Tag Archives: hiking

Koalas, rainbows and wild orchids (catching up)

Trekkers love to wander the length and height of LA County…often in the same week.  Recently, we found ourselves in Silverlake hunting for the Music Box Stairs where Laurel and Hardy carried a piano up a narrow staircase in the academy award winning film, “The Music Box.”   And on the following Saturday, we headed for Mt. Baldy in eastern LA county.

The Music Box staircase consists of a whopping 708 steps in an eclectic neighborhood where we discovered riddles, colorful signs and rainbows.

On the following two Saturdays, we headed for the slopes of Mt. Baldy, at 10,064 feet, the highest peak in Southern California’s San Gabriel  Range.  We found wild orchids along San Antonio Creek at the Sierra Ski Hut and wonderful views on the Devil’s Backbone trail leading to the summit.  A word to the wise:  bring a portable battery charger or a spare battery for your phone camera!  (Mine was out of juice well before the summit.)

 

Advertisements

Creek Crossings and Western Peonies

The rains have turned Marshall Canyon emerald green and on the upper hillside,  round red buds open slowly into gentle western peonies.

Echo Park to the Heights of Angelino: another urban adventure

Echo ParkUrban hikes in LA provide an opportunity to experience the geographical relationship between  communities and the city center.  This time, we started from the basin floor at Echo Park Lake, a large, manicured urban pond stocked with coots, rental boats and floating lilies.

As in all parts of Los Angeles, Echo Park is surrounded by  hills where bedroom communities were  built with staircases that  residents would descend to catch the streetcars (the Red Car system.)  Although the advent of  automobile culture ended the rail system by the l950’s, the stairways remain.

We climbed staircases on both sides of the lake, finding graffiti, spectacular views of DTLA, the ever-present freeways, and then stumbled upon gorgeous Victorian mansions at the top of Angelino Heights.

The best part?  After some four or five miles of tromping up and down the old staircases, lunch at Taix was just a block away from Echo Park!

Solstice Canyon: ruins, parrots, and the smell of the ocean

Driving down Las Virgines road to Malibu, our spirits lifted after a long run on the 210 to the 134 to the 101.  Dramatic mountain views gave way to the sight of Pepperdine University and the ocean.

It was a new adventure for us, a new set of trails, a new set of photographic challenges, particularly since I had only a Samsung Galaxy S-4 phone camera.  (Not the exploding Galaxy Note 7 with the camera that rivals the I-phone.  Oh well…)

We apparently did the 3.8 mile  hike backwards, heading west along the shady creek to the ruins of two houses and the remnants of a once full fledged waterfall.   Then onto the Rising Sun trail.  Aptly named, it was both rising (800 feet)  and sunny.   Our final descent produced not just a view of the ocean, but the salt scent of the sea and the sound of the crashing waves.  And on the way we saw hawks, woodpeckers and nesting parrots!  And some odd architecture.

USFS Shuttle to Chantry Flat!

Hope you didn’t miss it!  For three weekends starting September 24 and ending October 9, hikers could ride a free shuttle  to Chantry Flat from  the Metro Goldline’s Arcadia Station.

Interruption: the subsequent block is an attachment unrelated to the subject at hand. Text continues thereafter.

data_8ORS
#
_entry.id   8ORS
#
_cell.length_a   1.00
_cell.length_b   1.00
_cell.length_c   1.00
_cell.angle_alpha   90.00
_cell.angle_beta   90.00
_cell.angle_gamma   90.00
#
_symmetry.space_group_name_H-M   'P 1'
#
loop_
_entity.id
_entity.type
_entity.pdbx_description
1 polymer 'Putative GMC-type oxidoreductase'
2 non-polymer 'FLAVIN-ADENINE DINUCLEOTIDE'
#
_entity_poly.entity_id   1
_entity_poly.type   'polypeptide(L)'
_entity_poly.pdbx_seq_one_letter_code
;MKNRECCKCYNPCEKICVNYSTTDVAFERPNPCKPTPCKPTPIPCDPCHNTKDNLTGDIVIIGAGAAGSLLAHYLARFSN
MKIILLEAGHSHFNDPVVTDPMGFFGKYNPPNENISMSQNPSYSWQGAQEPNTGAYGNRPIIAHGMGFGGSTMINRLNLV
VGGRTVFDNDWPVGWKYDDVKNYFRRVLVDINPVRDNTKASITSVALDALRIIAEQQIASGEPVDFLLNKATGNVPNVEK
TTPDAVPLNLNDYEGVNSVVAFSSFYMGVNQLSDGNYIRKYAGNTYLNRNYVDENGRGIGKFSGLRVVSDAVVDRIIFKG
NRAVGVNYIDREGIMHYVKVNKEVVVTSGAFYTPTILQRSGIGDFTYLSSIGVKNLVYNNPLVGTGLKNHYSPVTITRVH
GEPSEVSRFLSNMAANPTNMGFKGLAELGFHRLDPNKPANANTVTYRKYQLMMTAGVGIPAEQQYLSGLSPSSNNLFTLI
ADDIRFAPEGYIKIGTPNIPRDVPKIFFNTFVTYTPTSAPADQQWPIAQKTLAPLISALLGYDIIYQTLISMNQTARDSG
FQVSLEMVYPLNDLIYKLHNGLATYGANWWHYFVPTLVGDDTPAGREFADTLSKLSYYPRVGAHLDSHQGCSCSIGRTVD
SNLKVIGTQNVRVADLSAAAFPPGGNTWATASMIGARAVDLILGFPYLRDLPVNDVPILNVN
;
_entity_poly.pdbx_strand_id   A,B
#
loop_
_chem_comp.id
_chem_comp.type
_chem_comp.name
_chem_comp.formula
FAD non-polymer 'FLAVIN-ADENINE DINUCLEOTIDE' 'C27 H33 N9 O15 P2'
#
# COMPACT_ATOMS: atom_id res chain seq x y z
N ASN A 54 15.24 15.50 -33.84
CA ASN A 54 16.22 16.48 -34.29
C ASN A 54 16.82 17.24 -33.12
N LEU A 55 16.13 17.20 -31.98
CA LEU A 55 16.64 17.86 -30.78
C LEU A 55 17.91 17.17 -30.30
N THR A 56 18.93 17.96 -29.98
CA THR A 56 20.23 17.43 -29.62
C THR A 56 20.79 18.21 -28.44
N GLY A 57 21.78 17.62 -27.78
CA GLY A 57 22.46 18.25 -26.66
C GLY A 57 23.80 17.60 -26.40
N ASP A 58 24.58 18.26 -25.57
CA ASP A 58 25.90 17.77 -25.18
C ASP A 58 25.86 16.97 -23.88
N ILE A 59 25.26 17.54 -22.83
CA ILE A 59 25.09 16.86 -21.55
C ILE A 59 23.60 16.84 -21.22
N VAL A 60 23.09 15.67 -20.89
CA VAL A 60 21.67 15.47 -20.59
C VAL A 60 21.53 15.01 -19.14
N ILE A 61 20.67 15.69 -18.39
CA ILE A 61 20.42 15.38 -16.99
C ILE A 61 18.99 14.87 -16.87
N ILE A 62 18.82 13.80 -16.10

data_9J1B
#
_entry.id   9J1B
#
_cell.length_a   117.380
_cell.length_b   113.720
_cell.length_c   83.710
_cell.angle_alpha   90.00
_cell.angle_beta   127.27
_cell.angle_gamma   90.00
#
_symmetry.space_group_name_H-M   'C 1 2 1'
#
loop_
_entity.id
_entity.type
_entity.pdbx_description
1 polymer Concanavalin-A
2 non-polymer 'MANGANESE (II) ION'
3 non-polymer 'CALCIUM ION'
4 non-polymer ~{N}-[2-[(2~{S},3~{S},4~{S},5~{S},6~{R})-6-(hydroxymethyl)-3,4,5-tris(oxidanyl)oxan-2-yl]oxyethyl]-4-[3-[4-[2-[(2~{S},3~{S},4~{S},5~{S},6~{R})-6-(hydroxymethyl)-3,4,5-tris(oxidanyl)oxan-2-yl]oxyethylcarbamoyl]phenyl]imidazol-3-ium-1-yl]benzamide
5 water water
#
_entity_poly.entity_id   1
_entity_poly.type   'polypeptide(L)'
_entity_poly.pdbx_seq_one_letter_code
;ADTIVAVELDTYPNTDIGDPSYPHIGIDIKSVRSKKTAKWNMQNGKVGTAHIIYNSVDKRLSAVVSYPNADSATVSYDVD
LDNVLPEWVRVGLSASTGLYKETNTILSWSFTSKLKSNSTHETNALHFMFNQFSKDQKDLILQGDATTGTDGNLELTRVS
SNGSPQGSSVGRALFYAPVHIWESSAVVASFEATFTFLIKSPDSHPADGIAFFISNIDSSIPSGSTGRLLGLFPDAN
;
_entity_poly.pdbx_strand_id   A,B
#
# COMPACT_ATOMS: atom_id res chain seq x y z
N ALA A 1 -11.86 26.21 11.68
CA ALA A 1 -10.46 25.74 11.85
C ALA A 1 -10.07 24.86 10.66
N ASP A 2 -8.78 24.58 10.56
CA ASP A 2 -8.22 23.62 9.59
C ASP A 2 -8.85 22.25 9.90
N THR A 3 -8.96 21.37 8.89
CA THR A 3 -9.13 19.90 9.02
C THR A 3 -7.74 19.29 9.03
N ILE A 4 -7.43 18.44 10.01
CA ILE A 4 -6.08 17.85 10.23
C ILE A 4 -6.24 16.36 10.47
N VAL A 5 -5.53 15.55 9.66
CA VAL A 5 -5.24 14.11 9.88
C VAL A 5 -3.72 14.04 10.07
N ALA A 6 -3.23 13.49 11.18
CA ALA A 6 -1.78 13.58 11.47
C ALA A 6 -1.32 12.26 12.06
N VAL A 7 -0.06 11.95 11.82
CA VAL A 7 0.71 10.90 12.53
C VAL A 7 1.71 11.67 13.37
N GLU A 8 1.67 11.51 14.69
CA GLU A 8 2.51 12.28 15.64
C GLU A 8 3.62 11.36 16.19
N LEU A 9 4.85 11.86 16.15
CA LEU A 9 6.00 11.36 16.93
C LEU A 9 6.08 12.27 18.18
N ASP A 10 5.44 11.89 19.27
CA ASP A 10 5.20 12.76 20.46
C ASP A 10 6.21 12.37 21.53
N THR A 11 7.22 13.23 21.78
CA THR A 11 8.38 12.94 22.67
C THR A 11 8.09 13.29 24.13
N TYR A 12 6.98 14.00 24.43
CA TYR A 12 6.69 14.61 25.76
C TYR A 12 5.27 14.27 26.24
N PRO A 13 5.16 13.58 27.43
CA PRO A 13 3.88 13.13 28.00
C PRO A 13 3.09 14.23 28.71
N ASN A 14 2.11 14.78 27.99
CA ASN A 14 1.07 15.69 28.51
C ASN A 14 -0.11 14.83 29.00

We gleefully boarded at the Citrus/APU station at 8:30 a.m. and within the hour had arrived at the trailhead.  No parking headaches, no endless circling, no scary walk along the narrow winding road when the parking lot filled up!  Just the rest of the day to hike, picnic, take pictures and enjoy the scent of bay, oak and pine.

We had avoided Chantry Flat for several years because of parking headaches on the weekend and ended the day wondering whether the shuttle service was likely to continue.  The forest rangers agreed that it might if the turnout was good and surveys indicated public approval.  We snatched up the forms and wrote yes!

If you’d like to weigh in, you might still contact the U.S. Forest Service through a link proved by  San Gabriel Mountains Forever: /https://sangabrielmountains.org/2016/09/14/new-transit-to-trails-program-chantry-flat/

Here are a few pictures:

Strange Sights in Marshall Canyon

The day started out with a hike under a gorgeous sky, into the leafy canyon where we were treated to a doe and her yearling fawn trotting past us.

Further up the trail, we came upon a lovely picnic area where an Eagle Scout had built a sturdy public restroom for tired hikers.  Two stalls and a skylight beckoned and we headed under the trees toward the cozy structure.

We found ourselves locked out!  We couldn’t figure out the required combination and hoped for a friendly bear or raccoon to ask but none appeared.  Not even the squirrels came to laugh at our predicament.

Undaunted, we headed uphill and noticed another addition to the canyon.

It was a park bench dedicated to (or by?) our retiring county supervisor who is currently running for a seat in the California State Senate.  Grateful hikers not in need of a bathroom will surely support him in November!

 

 

The Sam Merrill trail and the Cobb estate, home to the Marx Brothers!

It was a great hike…we rediscovered the Sam Merrill Trail at the top of Alta Dena.  It’s a gently climbing, sunny trail that eventually connects to Mt. Lowe.  We enjoyed the views for about half a mile then turned back to explore the old Cobb estate.  We found ruins, a reservoir, graffiti, cactus and some strange metal retaining walls that may have been relics from World War II.  And splendid panoramic views of the valley.  A very good adventure!